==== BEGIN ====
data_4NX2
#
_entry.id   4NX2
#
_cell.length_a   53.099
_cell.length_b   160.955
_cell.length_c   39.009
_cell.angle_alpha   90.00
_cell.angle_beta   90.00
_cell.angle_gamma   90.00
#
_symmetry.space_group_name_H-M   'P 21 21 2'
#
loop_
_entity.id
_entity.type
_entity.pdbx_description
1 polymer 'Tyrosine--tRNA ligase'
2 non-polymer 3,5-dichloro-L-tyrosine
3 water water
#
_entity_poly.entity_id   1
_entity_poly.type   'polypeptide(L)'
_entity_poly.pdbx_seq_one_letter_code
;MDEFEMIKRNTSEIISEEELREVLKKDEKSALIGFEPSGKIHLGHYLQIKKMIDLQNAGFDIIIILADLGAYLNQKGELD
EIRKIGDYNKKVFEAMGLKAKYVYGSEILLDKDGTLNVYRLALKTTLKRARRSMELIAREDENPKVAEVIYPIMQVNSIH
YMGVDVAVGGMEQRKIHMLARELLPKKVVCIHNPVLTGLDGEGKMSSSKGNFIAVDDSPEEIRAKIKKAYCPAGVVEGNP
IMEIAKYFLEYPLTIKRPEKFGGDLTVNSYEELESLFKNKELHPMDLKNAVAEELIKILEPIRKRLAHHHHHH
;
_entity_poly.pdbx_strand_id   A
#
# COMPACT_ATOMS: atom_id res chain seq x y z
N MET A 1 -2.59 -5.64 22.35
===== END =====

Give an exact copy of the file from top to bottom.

data_4NX2
#
_entry.id   4NX2
#
_cell.length_a   53.099
_cell.length_b   160.955
_cell.length_c   39.009
_cell.angle_alpha   90.00
_cell.angle_beta   90.00
_cell.angle_gamma   90.00
#
_symmetry.space_group_name_H-M   'P 21 21 2'
#
loop_
_entity.id
_entity.type
_entity.pdbx_description
1 polymer 'Tyrosine--tRNA ligase'
2 non-polymer 3,5-dichloro-L-tyrosine
3 water water
#
_entity_poly.entity_id   1
_entity_poly.type   'polypeptide(L)'
_entity_poly.pdbx_seq_one_letter_code
;MDEFEMIKRNTSEIISEEELREVLKKDEKSALIGFEPSGKIHLGHYLQIKKMIDLQNAGFDIIIILADLGAYLNQKGELD
EIRKIGDYNKKVFEAMGLKAKYVYGSEILLDKDGTLNVYRLALKTTLKRARRSMELIAREDENPKVAEVIYPIMQVNSIH
YMGVDVAVGGMEQRKIHMLARELLPKKVVCIHNPVLTGLDGEGKMSSSKGNFIAVDDSPEEIRAKIKKAYCPAGVVEGNP
IMEIAKYFLEYPLTIKRPEKFGGDLTVNSYEELESLFKNKELHPMDLKNAVAEELIKILEPIRKRLAHHHHHH
;
_entity_poly.pdbx_strand_id   A
#
# COMPACT_ATOMS: atom_id res chain seq x y z
N MET A 1 -2.59 -5.64 22.35